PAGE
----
How to take discovery against the government in APA cases

Although discovery isn’t guaranteed, plaintiffs should not dismiss the possibility of obtaining some discovery.

Most lawyers are familiar with the principle that a challenge to a federal agency’s action as being “arbitrary, capricious, an abuse of discretion, or otherwise not in accordance with law” under the Administrative Procedure Act (APA), 5 U.S.C. § 706(2)(A), is typically limited to the agency’s administrative record.

As the Supreme Court has stated, “[i]n applying that standard, the focal point for judicial review should be the administrative record already in existence, not some new record made initially in the reviewing court.” Camp v. Pitts, 411 U.S. 138, 142 (1973); see also Fla. Power & Light Co. v. Lorion, 470 U.S. 729, 743-44 (1985). This rule is commonly known as the “record review rule.” As a corollary to that rule, courts typically will not permit the plaintiff in an APA suit to take free-ranging discovery against the government. That does not mean, however, that discovery is never appropriate. There are several exceptions to the record review rule and the “decision whether to allow such extra record investigation rests within the sound discretion of the district court.” Stewart v. Potts, 126 F. Supp. 2d 428, 435 (S.D. Tex. 2000).

Perhaps the most common exception to the record review rule is when extra-record information is required for effective judicial review. See Citizens to Preserve Overton Park, Inc. v. Volpe, 401 U.S. 402, 420 (1971). Thus, discovery is permissible when the administrative record is incomplete, when the agency relied on information outside the administrative record or when extra-record information is necessary to understand the agency’s decision-making process. See, e.g., Williams v. Roche, No. 00-1288, 2002 U.S. Dist. LEXIS 24030, at *8-9 (E.D. La. Dec. 12, 2002).

Courts also will allow extra-record discovery if the plaintiff makes “a strong showing of bad faith or improper behavior” by the agency decision-makers. Citizens to Preserve Overton Park, 401 U.S. at 420; see also Nat’l Audubon Soc’y v. Hoffman, 132 F.3d 7, 14 (2nd Cir. 1997). For example, courts “have recognized bad faith where ‘a party, confronted with a clear statutory or judicially-imposed duty towards another, is so recalcitrant in performing that duty that the injured party is forced to undertake otherwise unnecessary litigation to vindicate plain legal rights.’” Maritime Mgmt., Inc. v. United States, 242 F.3d 1326, 1335 (11th Cir. 2001) (quoting Am. Hosp. Ass’n v. Sullivan, 938 F.2d 216, 220 (D.C. Cir. 1991)).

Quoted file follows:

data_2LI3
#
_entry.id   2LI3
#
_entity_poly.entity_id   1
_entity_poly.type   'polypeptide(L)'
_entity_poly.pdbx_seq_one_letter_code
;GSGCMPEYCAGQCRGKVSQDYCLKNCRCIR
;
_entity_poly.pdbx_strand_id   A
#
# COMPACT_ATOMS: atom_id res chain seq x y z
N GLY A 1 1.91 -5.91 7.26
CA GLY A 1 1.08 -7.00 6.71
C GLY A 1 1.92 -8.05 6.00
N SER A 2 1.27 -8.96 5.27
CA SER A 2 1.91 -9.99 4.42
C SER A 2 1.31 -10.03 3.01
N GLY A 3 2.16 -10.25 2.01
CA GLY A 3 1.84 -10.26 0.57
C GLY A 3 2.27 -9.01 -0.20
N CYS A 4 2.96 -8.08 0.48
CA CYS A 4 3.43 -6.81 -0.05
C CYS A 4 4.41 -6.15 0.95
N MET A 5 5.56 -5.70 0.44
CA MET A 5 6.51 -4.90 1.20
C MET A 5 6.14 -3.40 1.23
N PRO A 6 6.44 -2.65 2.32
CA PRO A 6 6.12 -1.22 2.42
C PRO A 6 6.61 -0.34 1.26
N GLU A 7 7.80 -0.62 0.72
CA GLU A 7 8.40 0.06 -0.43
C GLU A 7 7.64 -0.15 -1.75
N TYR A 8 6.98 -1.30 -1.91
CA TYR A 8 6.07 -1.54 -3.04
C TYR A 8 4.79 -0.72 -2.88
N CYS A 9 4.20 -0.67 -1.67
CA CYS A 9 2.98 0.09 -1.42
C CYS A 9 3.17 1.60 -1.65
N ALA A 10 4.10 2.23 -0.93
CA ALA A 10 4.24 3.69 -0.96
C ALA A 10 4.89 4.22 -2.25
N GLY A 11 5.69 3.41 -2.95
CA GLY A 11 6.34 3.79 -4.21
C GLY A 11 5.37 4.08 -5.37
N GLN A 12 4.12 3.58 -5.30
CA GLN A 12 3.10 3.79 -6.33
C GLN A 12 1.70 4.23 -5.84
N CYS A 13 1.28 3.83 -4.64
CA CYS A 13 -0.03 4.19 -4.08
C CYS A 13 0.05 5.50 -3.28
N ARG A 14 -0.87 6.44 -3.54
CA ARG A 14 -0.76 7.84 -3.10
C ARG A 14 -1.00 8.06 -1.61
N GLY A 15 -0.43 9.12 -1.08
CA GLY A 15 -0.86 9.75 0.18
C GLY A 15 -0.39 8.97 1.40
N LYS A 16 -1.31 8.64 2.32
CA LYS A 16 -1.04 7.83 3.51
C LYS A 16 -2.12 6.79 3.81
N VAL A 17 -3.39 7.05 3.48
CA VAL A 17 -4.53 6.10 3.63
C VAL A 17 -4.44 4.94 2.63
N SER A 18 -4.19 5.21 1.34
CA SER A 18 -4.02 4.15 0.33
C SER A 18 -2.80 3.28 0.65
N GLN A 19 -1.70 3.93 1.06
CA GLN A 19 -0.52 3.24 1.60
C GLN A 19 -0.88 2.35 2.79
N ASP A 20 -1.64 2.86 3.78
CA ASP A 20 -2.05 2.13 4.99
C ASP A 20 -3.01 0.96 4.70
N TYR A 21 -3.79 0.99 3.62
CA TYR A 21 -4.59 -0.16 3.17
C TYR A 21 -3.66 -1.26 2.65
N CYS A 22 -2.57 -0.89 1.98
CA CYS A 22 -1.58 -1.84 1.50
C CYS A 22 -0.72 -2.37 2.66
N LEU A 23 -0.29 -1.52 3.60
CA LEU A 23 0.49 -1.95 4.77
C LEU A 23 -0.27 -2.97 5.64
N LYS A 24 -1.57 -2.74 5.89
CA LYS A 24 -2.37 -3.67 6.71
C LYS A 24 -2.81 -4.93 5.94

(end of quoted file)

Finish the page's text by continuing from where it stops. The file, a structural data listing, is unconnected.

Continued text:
Similarly, extra-record discovery can be obtained where a plaintiff makes legitimate allegations of improper political influence because courts “recognize[] the difficulty [a nonagency] party will have in producing evidence of wrongdoing before they have had an opportunity to conduct discovery.” Schaghticoke Tribal Nation v. Norton, No. 3:06cv81, 2007 U.S. Dist. LEXIS 19535, at *8-11 (D. Conn. Mar. 19, 2007). It is true that “[b]ecause accusations of improper political influence are easy to make, courts have to be careful in determining just which of those accusations are substantial enough to merit further consideration and extra-record discovery.” Sokaogon Chippewa Cmty. v. Babbitt, 961 F. Supp. 1276, 1280 (W.D. Wis. 1997). However, courts have concluded that “it is improper to require [a nonagency] party to come forward with conclusive evidence of political improprieties at a point when they are seeking to discover the extent of those improprieties.” Schaghticoke Tribal Nation, 2007 U.S. Dist. LEXIS 19535, at *10 (internal quotation marks omitted). This is because “agency officials are not likely to keep a written record of improper political contacts; the only way to uncover such contacts is by examining relevant phone records and by asking these officials about their discussions with congressional or presidential officials.” Sokaogon Chippewa Cmty., 961 F. Supp. at 1281.

In addition, it is often easier to obtain discovery in APA cases “arising under 5 U.S.C. § 706(1), to ‘compel agency action unlawfully withheld or unreasonably delayed’” because in such cases “there is no final agency action to demarcate the limits of the record.” Friends of the Clearwater v. Dombeck, 222 F.3d 552, 560 (9th Cir. 2000). When “the government is being sued for inaction ... [t]here is less reason to presume that the record assembled by the agency is presumptively complete.” CCL, Inc. v. United States, 39 Fed. Cl. 780, 791 (1997); see also Lands Council v. Forester of Region One of U.S. Forest Serv., 395 F.3d 1019, 1030 (9th Cir. 2005). Moreover, “given that a ‘rule of reason’ ultimately governs the issue of unreasonable delay, some inquiry into ... whether the reasons offered by the agency are the actual reasons for the delay must ... be permitted.” Tummino v. Von Eschenbach, 427 F. Supp. 2d 212, 231 (E.D.N.Y. 2006).

Although discovery in APA cases is far from guaranteed, plaintiffs should not be too quick to dismiss the possibility of obtaining at least some discovery. If a showing can be made that discovery is necessary for meaningful judicial review or that the agency decision-makers engaged in bad faith or improper conduct, or if the case involves an agency delay or refusal to take a non-discretionary act, an APA plaintiff should consider filing a motion for leave to take discovery against the government.

Chairman

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Adam Feinberg

Adam Feinberg is the chair of the litigation department at Miller & Chevalier Chartered.

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